What they say: Her eyes are wide open. Her lips parted as if to speak. Her dead body frozen in the ice…She is not the only one.
When a young boy discovers the body of a woman beneath a thick sheet of ice in a South London park, Detective Erika Foster is called in to lead the murder investigation.
The victim, a beautiful young socialite, appeared to have the perfect life. Yet when Erika begins to dig deeper, she starts to connect the dots between the murder and the killings of three prostitutes, all found strangled, hands bound and dumped in water around London.
What dark secrets is the girl in the ice hiding?
As Erika inches closer to uncovering the truth, the killer is closing in on Erika.
The last investigation Erika led went badly wrong… resulting in the death of her husband. With her career hanging by a thread, Erika must now battle her own personal demons as well as a killer more deadly than any she’s faced before. But will she get to him before he strikes again?
A page-turning thriller packed with suspense. If you like Angela Marsons, Rachel Abbott and Karin Slaughter, discover Rob Bryndza’s new series today – at a special launch price.
Watch out for more from DCI Erika Foster
She’s fearless. Respected. Unstoppable. Detective Erika Foster will catch a killer, whatever it takes.
The Review: You know the phrase ‘you had me at “hello”?’ Well this book most certainly did:
“The pavement glittered in the moonlight as Andrea Douglas-Brown hurried up the deserted high street.”
(Note: I’m afraid to quote more as it could be labelled a spoiler, though to be honest if I could I’d actually quote the whole prologue, so maybe you’re lucky!)
So you’ve guessed it, this is going to be one of those gushy reviews where I’m going to be a bit all over the place because I just want to FORCE you to read this book! It’s apity because it’s a book I’d love to do justice to, but, well, I’ll try my best.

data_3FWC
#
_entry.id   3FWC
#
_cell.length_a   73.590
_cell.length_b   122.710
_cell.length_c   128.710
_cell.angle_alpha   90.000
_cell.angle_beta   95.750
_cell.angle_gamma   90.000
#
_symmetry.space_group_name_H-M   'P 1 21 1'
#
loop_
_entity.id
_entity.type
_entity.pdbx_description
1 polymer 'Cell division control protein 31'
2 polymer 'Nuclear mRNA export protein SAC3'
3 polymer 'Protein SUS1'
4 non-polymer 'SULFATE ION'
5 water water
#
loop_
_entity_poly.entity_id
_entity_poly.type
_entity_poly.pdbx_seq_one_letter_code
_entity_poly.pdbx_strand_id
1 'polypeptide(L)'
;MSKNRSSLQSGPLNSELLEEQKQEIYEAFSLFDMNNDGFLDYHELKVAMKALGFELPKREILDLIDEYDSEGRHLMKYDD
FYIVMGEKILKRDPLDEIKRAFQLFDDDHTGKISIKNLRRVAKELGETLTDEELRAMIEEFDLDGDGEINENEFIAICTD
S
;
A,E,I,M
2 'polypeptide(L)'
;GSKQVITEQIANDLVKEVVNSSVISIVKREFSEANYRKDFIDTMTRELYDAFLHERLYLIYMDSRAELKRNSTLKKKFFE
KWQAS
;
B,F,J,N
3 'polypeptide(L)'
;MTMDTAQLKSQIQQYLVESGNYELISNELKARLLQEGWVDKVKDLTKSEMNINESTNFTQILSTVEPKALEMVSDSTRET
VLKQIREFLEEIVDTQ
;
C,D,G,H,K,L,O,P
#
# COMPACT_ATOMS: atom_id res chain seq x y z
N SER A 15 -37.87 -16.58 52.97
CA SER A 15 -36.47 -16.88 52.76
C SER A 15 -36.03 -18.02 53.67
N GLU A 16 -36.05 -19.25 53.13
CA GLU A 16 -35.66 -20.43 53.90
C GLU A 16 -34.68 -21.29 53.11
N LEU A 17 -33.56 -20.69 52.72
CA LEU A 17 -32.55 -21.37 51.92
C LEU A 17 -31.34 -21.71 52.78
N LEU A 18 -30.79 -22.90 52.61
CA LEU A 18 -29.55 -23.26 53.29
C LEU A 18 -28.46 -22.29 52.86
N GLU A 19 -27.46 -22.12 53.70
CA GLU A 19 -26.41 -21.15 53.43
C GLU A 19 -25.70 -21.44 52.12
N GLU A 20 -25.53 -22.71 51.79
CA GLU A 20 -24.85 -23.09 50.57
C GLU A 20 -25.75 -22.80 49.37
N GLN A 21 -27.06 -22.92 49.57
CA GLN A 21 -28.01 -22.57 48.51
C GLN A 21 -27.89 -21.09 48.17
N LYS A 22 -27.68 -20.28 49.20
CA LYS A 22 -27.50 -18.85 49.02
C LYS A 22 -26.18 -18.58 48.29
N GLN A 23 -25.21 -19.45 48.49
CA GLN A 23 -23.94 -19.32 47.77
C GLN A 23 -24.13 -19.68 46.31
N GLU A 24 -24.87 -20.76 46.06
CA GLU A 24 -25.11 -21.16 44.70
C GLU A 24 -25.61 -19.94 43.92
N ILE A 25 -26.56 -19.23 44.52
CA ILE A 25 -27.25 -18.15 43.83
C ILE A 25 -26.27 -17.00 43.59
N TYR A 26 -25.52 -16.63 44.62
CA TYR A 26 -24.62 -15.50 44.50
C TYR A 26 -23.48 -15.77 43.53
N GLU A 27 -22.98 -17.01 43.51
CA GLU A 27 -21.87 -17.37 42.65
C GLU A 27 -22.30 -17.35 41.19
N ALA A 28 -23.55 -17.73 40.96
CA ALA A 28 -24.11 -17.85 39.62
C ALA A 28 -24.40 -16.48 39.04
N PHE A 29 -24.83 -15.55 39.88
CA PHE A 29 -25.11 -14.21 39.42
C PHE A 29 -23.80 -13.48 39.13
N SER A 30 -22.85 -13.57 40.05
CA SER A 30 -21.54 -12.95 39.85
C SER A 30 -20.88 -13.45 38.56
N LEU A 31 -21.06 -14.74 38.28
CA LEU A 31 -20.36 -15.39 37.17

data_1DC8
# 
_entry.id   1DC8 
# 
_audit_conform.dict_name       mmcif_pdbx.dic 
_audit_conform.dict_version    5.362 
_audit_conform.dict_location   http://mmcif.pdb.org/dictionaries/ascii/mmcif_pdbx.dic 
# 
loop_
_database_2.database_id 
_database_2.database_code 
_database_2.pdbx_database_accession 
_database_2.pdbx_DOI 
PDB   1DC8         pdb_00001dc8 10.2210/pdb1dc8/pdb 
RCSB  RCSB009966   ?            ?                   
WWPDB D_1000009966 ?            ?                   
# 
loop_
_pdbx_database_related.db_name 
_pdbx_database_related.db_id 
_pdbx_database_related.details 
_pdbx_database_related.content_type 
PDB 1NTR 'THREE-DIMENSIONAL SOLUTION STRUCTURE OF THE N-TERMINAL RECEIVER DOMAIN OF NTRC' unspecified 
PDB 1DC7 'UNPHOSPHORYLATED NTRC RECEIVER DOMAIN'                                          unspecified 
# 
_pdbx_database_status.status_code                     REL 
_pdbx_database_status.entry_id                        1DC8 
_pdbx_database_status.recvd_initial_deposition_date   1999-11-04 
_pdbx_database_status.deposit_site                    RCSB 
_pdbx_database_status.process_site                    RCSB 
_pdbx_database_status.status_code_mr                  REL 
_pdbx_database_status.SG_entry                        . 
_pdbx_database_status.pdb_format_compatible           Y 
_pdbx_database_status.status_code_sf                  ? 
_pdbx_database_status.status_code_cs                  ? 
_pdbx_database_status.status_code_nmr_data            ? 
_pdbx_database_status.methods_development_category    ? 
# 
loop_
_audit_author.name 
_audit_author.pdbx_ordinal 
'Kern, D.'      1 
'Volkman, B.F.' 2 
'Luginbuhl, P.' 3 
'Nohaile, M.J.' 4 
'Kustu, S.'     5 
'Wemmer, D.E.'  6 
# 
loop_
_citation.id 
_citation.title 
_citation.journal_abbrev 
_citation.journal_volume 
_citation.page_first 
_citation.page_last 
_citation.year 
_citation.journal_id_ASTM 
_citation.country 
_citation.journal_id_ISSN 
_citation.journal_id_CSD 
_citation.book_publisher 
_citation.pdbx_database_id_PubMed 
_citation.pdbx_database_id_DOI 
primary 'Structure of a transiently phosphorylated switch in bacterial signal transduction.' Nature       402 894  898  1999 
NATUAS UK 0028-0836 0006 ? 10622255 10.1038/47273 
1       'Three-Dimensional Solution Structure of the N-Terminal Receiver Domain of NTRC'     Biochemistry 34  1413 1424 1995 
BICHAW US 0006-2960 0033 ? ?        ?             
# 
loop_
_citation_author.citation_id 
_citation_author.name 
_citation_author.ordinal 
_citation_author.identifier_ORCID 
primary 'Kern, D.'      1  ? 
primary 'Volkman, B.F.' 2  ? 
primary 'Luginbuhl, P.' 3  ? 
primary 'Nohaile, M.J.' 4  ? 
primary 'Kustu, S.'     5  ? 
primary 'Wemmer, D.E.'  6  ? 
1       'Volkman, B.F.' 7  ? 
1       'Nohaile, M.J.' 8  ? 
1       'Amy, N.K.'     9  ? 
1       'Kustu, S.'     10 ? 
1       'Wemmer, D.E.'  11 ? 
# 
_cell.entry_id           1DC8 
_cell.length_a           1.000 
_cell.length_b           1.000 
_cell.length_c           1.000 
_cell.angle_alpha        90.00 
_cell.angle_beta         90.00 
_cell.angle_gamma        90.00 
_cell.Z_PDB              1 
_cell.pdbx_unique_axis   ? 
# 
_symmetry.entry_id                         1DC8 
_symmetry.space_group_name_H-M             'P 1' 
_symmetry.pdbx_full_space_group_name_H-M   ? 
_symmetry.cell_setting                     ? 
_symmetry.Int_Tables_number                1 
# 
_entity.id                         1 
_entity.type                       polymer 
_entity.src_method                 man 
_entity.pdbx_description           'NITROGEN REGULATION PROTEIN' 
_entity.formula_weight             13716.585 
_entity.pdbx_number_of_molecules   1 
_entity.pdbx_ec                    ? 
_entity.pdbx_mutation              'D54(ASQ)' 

As Andrea moves along we are given hints of how affluent Andrea was as she struggles to decide on whether she should call her father’s driver and then we are hit with some action that made me want to lock the door and suck in the whole book there and then.
Actually our introduction to the characters were extremely well done, brought about purely through events they were involved in, and I was nervy fairly on in the book and soon quite nervous. Detective Erica Foster was a very strong character, albeit one with her own issues and I took to her straight away, her ‘nothing to lose and so willing to lose everything’ demeanor that was essential in order to solve the cases that came before her were really well done, as were the scrapes she got into and I was reminded of why Robert Bryndza’s books are so popular and why he has made the move from chick lit to thriller so flawlessly.
There were multiple points of view in this book, however most of the job of telling us what happened descended on Erica, although it was told in third person which I have to admit, I generally enjoy more. The characters were so alive from the very first words and the descriptions of the locations, some so decadent, others dank and filthy, were amazing. The book was gripping from start to finish, with a humdinger of an ending, although I have to admit I found myself to be slightly disappointed with the identity of the killer, I could missed something but I’m not sure I could have guessed it was them, which I think is always half of the fun of thrillers.
A great great book, and one that readers of most contemporary genres will fly through, very satisfied, as I was, after they reach the end (where they are greeted by a brilliant letter from the author himself.) After this book I have to admit, I dove straight in and signed up for his newsletter (something I don’t do a lot), and went to check out his back catalogue of books (which seem to be right up my street, by the by so yay!) and his new one ‘The Night Stalker,’ the second book of this series, which I will without doubt be reading soon. As for ‘The Girl In The Ice?’ Most definitely one to read asap. Thanks to Netgalley for the book in exchange for an honest review and as always the image links to a universal buy link for the book. Go get.